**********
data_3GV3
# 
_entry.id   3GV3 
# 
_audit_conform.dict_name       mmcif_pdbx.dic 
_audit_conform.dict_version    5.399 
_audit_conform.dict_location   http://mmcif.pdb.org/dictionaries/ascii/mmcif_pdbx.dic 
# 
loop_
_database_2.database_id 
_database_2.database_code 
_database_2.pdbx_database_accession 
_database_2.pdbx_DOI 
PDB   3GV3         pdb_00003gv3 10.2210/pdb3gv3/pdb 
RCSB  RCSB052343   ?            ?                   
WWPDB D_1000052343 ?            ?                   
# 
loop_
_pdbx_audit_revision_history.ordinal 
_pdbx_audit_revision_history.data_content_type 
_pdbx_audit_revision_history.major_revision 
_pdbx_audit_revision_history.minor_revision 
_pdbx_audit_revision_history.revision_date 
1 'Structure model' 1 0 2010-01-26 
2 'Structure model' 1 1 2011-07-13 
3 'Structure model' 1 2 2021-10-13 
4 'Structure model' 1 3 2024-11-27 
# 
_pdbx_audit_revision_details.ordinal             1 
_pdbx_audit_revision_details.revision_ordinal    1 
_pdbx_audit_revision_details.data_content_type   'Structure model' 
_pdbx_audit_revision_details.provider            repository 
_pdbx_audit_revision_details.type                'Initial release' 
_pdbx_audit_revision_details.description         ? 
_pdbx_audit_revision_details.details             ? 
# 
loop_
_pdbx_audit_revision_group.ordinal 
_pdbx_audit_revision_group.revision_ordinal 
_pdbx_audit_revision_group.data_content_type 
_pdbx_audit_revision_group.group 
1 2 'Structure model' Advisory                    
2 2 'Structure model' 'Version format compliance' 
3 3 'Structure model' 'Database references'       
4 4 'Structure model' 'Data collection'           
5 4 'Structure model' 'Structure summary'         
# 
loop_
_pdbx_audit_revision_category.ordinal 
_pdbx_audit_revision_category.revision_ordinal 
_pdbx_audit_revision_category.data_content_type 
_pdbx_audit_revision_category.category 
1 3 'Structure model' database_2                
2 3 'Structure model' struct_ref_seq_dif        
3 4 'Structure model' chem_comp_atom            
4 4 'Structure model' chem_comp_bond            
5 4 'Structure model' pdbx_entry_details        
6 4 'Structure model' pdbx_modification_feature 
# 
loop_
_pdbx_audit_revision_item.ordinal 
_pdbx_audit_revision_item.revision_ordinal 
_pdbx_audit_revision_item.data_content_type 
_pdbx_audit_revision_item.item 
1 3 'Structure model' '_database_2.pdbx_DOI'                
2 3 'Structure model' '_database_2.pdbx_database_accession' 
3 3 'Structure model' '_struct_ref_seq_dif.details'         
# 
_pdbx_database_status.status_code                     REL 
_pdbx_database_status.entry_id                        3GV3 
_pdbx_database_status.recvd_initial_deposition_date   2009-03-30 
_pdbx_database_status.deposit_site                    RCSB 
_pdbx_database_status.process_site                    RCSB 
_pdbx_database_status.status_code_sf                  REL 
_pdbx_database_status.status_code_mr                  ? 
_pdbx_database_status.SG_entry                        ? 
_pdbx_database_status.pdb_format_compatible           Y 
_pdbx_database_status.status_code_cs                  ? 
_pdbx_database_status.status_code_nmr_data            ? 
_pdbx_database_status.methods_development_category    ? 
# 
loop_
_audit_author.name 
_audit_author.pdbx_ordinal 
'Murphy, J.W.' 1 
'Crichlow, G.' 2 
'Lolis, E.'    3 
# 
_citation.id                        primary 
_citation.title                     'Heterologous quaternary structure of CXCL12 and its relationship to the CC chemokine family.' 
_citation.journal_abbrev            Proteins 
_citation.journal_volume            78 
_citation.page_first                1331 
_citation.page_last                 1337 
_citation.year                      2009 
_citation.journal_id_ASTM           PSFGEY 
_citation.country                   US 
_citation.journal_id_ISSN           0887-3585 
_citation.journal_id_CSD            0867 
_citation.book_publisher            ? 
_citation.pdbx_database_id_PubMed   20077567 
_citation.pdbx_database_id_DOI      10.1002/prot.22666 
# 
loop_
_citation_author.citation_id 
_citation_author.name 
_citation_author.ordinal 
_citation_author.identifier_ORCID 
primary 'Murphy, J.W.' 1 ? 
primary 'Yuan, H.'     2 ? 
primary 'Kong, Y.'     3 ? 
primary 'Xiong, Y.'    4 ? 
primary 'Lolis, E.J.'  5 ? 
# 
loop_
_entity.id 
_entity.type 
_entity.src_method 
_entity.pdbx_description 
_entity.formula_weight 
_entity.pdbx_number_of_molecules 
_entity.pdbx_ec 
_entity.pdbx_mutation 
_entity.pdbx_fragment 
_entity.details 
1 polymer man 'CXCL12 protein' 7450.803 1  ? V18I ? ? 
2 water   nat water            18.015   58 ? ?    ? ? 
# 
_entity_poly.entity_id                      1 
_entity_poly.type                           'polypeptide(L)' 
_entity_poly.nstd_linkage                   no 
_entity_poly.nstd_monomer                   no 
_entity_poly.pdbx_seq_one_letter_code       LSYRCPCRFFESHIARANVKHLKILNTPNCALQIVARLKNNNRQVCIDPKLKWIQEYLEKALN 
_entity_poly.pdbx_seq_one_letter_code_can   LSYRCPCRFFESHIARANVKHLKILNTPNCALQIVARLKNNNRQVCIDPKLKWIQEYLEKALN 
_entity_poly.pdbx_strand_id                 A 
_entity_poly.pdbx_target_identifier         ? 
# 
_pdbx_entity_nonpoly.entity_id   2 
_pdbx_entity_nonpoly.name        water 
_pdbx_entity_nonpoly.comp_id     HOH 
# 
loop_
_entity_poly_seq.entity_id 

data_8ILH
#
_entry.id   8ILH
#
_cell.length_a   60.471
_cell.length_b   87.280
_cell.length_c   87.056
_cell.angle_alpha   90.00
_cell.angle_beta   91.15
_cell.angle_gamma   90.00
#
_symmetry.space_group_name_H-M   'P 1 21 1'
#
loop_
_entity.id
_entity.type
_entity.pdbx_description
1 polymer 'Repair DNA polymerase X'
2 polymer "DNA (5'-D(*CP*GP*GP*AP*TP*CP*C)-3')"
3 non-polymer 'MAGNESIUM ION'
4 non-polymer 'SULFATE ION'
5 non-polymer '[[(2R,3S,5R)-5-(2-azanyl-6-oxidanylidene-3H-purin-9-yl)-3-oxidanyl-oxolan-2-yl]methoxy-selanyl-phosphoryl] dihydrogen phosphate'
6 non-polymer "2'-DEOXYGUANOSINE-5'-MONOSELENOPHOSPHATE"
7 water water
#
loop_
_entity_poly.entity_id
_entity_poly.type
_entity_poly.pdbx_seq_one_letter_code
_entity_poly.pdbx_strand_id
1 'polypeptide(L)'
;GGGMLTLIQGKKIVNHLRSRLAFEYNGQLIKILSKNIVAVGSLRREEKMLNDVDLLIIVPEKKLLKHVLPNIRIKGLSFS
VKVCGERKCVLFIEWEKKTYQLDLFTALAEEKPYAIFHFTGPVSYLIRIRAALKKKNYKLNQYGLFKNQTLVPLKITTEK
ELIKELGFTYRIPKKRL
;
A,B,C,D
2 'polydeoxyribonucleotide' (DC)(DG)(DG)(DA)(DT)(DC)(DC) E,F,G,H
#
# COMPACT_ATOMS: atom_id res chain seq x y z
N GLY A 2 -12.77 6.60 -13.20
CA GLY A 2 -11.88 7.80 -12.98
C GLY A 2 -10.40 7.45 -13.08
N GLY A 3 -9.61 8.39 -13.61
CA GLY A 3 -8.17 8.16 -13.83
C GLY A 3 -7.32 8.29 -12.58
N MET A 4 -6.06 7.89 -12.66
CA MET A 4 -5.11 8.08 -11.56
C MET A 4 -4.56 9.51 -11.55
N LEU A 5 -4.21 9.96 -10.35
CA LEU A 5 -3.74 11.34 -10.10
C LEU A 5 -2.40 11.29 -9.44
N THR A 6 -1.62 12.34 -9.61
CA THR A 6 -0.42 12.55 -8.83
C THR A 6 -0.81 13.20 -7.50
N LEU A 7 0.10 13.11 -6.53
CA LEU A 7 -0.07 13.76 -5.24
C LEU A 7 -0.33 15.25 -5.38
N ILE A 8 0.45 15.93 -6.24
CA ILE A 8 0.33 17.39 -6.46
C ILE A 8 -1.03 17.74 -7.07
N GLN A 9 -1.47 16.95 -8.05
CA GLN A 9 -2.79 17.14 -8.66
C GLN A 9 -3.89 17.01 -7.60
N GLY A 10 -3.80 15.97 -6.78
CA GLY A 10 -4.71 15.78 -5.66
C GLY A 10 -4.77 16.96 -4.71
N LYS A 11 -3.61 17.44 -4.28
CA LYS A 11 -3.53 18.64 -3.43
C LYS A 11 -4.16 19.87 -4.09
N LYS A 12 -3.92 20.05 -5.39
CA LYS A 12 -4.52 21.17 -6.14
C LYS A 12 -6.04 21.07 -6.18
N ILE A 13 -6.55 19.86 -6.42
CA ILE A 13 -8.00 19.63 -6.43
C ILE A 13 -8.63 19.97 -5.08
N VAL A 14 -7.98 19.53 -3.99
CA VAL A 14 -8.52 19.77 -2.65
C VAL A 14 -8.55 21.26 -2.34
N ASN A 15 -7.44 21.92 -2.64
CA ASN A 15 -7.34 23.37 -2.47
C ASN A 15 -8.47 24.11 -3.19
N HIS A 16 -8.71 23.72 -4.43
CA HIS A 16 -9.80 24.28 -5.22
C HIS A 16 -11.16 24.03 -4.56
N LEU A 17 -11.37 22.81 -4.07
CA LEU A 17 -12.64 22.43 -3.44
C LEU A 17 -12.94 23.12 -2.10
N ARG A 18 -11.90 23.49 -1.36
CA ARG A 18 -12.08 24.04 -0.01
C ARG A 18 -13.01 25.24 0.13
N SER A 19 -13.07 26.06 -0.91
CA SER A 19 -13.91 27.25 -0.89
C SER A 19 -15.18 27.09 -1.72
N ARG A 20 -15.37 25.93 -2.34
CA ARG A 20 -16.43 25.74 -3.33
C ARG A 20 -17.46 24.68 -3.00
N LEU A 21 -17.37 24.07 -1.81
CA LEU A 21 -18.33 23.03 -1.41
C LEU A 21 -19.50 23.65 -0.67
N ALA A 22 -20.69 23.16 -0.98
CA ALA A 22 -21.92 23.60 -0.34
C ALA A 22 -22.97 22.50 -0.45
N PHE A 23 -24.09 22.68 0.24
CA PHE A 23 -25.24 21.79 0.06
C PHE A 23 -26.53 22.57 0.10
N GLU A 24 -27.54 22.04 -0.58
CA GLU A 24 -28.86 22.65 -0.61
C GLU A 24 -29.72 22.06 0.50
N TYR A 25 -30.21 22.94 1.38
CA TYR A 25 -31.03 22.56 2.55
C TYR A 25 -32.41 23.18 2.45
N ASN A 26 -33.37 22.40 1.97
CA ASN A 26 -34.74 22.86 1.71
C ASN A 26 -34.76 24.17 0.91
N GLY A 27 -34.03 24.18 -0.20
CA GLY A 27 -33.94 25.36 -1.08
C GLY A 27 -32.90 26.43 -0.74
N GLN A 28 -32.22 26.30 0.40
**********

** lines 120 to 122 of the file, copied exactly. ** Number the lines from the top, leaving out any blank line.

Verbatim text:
_entity.formula_weight 
_entity.pdbx_number_of_molecules 
_entity.pdbx_ec 